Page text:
If you’re like us, you have a long list of gear you’d love to own. But reality (almost) always steps in, along with bank accounts and eagle-eyed spouses, leaving your gadget desires unfulfilled. What’s a guy to do? Gear Patrol’s series “Want This, Get This” presents a lust-worthy piece of gear along with a more affordable alternative that scratches the same itch.
Executives require executive rides, but perhaps you’re the new CEO of a startup and you’re strapped for cash. You can’t exactly plunk down for a six-figure European limo while you’re trying to figure out how to cover the new office expansion. Still, a certain air of success should emanate from the car you choose to be driven in: you can’t get to meetings in your dad’s old Buick Roadmaster. We’ve got two rides that cradle you in luxury and deliver you with speed. Both are opulently appointed despite a very noticeable $25k difference in price; one says that you’ve arrived, and the other, that you’re comfortably on your way.
MORE WANT THIS, GET THIS: Porsche Cayman S or Scion FR-S | BMW X5 M or Jeep Grand Cherokee SRT8 | Ducati 1199 Panigale R or Suzuki GSX-R1000
If your idea of sophistication and power is a limousine-esque ride that fires Benjamins out its tailpipe, look no further than the new Mercedes-Benz S550 ($92,900+). Far more attractive than the car it replaces, the new Merc flagship sedan cements its podium placement among the German powerhouses. The 4.7-liter twin turbo makes 455 horsepower and 516 lb-ft of torque for a run to 60 in 4.8 seconds. But you’ll be too busy enjoying the rear, fully reclining first-class seats with hot-stone massage to notice that your chauffeur just blew the doors off a sports car. The multi-link Airmatic suspension coupled with optional Road Surface Scan, which detects changes in surface conditions, makes for an eminently soothing ride. Optional 4-Matic all-wheel-drive ensures you’re jetted to your power lunch safely, no matter the clime.
With cushy amenities like full LED lighting throughout, industry-first heated armrest and door panels, a cabin fragrance system with your choice of four olfactory delights, and heated and cooled seats that suck perspiration from you after a hectic stockholder meeting, you might not want to spend most of your time in your corner office. But who can blame you? You’re clearly living the vehicular dream.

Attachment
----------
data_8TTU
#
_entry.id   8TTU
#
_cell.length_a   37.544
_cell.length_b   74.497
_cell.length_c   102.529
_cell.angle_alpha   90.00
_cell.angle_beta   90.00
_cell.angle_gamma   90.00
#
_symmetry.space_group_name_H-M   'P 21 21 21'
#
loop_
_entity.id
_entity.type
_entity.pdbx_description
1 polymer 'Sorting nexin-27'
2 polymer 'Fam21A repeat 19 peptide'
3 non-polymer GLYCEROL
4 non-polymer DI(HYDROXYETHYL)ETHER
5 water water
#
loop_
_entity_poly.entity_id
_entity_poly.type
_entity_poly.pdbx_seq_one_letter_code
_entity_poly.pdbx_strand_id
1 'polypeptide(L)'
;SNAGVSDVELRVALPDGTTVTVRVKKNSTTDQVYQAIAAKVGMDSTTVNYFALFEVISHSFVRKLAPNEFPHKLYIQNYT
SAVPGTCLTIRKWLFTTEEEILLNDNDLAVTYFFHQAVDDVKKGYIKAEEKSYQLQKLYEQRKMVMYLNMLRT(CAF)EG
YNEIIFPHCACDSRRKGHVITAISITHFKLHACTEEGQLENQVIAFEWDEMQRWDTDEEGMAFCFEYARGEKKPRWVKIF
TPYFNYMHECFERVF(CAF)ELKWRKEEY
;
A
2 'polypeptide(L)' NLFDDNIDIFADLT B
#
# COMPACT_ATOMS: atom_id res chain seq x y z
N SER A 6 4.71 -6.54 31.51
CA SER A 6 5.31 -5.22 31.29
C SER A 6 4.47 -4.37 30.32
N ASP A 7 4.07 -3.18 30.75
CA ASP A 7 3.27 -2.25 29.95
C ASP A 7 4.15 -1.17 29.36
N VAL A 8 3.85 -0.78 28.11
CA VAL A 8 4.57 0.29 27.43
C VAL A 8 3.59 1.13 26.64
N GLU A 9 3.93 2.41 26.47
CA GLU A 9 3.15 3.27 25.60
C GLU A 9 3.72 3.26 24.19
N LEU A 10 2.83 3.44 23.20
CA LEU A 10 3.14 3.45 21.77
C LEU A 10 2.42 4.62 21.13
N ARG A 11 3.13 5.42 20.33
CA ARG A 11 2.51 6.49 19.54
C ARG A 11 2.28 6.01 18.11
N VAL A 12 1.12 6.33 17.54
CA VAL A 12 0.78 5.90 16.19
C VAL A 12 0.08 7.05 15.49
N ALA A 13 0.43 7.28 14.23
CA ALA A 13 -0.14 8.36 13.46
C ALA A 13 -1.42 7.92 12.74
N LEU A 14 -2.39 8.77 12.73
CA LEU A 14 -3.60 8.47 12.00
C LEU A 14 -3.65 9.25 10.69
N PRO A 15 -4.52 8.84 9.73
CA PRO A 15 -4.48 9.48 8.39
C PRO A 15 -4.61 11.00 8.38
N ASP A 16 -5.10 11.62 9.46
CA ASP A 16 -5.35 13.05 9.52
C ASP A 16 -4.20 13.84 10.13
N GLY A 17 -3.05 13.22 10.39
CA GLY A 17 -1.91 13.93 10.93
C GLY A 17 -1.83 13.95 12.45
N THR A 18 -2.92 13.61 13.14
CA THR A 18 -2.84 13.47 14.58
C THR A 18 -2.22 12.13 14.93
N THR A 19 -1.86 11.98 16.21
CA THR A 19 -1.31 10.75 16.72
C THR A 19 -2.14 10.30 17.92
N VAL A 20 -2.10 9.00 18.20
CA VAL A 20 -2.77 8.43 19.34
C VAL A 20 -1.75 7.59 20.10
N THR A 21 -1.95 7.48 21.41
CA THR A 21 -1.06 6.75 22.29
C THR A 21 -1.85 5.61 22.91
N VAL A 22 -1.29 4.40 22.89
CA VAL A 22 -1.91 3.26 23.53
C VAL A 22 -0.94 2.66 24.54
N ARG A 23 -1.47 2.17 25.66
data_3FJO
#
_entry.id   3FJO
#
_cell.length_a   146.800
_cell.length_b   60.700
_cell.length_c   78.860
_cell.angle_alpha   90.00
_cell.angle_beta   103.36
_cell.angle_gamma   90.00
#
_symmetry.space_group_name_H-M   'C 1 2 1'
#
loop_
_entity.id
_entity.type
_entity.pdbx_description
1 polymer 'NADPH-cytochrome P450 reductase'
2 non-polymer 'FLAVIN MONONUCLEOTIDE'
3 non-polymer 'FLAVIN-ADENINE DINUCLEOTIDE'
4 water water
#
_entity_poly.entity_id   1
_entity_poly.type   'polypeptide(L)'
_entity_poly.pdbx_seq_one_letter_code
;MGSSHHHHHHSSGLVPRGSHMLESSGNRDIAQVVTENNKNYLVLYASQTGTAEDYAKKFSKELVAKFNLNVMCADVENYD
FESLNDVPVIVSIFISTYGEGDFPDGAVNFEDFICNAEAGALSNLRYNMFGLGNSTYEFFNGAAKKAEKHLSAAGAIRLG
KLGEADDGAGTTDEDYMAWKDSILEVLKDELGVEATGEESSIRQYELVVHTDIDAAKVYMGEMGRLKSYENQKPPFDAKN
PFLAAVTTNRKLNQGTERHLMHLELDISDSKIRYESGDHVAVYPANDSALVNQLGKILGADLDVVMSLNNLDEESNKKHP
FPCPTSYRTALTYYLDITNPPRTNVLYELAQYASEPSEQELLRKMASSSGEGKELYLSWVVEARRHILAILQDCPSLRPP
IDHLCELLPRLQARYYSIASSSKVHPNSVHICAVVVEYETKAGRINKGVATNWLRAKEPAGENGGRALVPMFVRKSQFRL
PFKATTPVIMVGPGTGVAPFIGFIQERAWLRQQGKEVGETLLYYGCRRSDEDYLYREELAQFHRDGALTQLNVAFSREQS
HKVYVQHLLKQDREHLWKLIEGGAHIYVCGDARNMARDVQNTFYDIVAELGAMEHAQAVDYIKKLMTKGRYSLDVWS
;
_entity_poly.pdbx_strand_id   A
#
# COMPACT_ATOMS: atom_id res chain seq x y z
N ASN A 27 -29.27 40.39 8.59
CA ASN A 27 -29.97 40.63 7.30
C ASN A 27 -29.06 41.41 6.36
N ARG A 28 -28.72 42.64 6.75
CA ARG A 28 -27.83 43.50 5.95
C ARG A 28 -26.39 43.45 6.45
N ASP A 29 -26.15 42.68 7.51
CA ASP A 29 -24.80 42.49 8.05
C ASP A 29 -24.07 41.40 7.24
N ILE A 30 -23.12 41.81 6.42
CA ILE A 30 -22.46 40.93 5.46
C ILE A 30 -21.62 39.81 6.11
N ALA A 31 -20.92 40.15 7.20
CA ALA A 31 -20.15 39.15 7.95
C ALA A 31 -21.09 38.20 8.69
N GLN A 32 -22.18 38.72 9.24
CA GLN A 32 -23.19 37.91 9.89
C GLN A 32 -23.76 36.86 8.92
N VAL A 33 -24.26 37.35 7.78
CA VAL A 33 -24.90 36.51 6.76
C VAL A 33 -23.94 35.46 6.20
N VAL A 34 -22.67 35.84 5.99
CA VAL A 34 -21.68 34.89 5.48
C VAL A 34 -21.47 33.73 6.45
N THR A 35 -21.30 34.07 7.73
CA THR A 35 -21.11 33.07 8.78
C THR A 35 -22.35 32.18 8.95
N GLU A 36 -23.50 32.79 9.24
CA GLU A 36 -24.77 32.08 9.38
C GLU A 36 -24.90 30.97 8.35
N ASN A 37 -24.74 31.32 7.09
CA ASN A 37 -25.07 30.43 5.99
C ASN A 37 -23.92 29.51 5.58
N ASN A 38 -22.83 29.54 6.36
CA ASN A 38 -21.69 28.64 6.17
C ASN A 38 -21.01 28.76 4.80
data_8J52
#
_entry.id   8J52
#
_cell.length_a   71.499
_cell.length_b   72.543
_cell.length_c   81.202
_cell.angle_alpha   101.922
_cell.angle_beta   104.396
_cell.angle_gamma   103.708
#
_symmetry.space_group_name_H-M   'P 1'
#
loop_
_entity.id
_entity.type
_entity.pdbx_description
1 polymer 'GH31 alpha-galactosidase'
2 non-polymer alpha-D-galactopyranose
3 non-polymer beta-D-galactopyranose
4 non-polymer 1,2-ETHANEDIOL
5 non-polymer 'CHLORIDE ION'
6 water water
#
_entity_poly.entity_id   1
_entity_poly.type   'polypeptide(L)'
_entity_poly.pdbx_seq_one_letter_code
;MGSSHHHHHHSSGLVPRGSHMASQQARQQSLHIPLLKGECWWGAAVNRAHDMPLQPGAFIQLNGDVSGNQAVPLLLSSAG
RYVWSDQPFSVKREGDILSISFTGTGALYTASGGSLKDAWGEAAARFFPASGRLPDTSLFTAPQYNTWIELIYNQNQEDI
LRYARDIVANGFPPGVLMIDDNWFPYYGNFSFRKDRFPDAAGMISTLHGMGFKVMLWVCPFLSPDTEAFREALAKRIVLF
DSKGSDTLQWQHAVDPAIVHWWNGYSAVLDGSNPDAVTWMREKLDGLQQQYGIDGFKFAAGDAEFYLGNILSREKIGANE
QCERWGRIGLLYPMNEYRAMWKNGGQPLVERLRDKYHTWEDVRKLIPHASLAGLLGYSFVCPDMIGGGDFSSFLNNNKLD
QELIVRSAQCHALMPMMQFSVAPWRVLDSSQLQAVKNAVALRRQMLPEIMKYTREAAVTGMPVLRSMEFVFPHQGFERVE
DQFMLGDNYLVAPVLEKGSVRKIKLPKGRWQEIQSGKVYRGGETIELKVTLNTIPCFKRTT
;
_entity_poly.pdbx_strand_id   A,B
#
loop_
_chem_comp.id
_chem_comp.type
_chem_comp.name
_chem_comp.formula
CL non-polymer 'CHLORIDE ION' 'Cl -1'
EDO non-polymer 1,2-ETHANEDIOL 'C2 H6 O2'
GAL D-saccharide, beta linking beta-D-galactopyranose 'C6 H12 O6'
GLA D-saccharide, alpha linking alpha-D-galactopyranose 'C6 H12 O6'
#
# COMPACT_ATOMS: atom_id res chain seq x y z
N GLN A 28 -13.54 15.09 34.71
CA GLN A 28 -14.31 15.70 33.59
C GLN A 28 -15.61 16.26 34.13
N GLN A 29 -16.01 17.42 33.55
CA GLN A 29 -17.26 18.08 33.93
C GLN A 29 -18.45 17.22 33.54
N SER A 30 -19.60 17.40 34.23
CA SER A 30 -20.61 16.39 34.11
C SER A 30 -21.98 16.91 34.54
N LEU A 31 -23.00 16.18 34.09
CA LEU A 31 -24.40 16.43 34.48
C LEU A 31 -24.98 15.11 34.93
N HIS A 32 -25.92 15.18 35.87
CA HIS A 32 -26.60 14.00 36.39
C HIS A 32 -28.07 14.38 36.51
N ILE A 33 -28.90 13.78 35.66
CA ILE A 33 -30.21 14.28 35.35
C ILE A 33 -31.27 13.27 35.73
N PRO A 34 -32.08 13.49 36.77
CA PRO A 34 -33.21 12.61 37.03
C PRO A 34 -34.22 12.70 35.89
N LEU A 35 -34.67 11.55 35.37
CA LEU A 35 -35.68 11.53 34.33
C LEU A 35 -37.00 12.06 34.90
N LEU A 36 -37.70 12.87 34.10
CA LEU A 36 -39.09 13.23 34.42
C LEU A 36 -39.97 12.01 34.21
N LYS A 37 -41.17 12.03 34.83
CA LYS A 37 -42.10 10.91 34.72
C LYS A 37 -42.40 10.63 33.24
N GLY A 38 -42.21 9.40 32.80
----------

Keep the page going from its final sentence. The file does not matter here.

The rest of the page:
Hyundai Equus Ultimate
The second-generation Hyundai Equus ($68,000) is even more impressive than the Korean automaker’s first foray into its version of a top-end sedan. Less flashy and more classy this time around, the Equus has real street presence and doesn’t look like the bargain flagship that it is. The huge grille puts the Equus’s smile in a league with the German big boys; though its execution isn’t wholly original, it’s handsome nonetheless. In fact, to the less-auto-educated, it might just pass for a Benz. Huge rear haunches lend the car a particular muscularity typically reserved for muscle cars.
And as for blowing through cross-town traffic to make your flight, the 5.0-liter direct-inject V8 produces 376 lb-ft of torque and 429 hp and gets the Ultimate to sixty only a half second slower than the big Merc. The Continuous Damping Control suspension adjusts to road conditions, and though it doesn’t boast all-wheel-drive, the selectable Snow mode enhances the Equus’s foul weather drivability. The twin 9.2-inch video screens in the rear headrests and the full-cabin controls from the rear armrest make for a pleasurable ride in the worst of rush-hour traffic, and your driver will love the head-up display, which also puts the blind spot monitoring indicators right on the front windshield. Did we mention that the Owner’s Manual comes included on an iPad? This car doesn’t have to put on airs — Hyundai has built a car that the new exec can be proud of.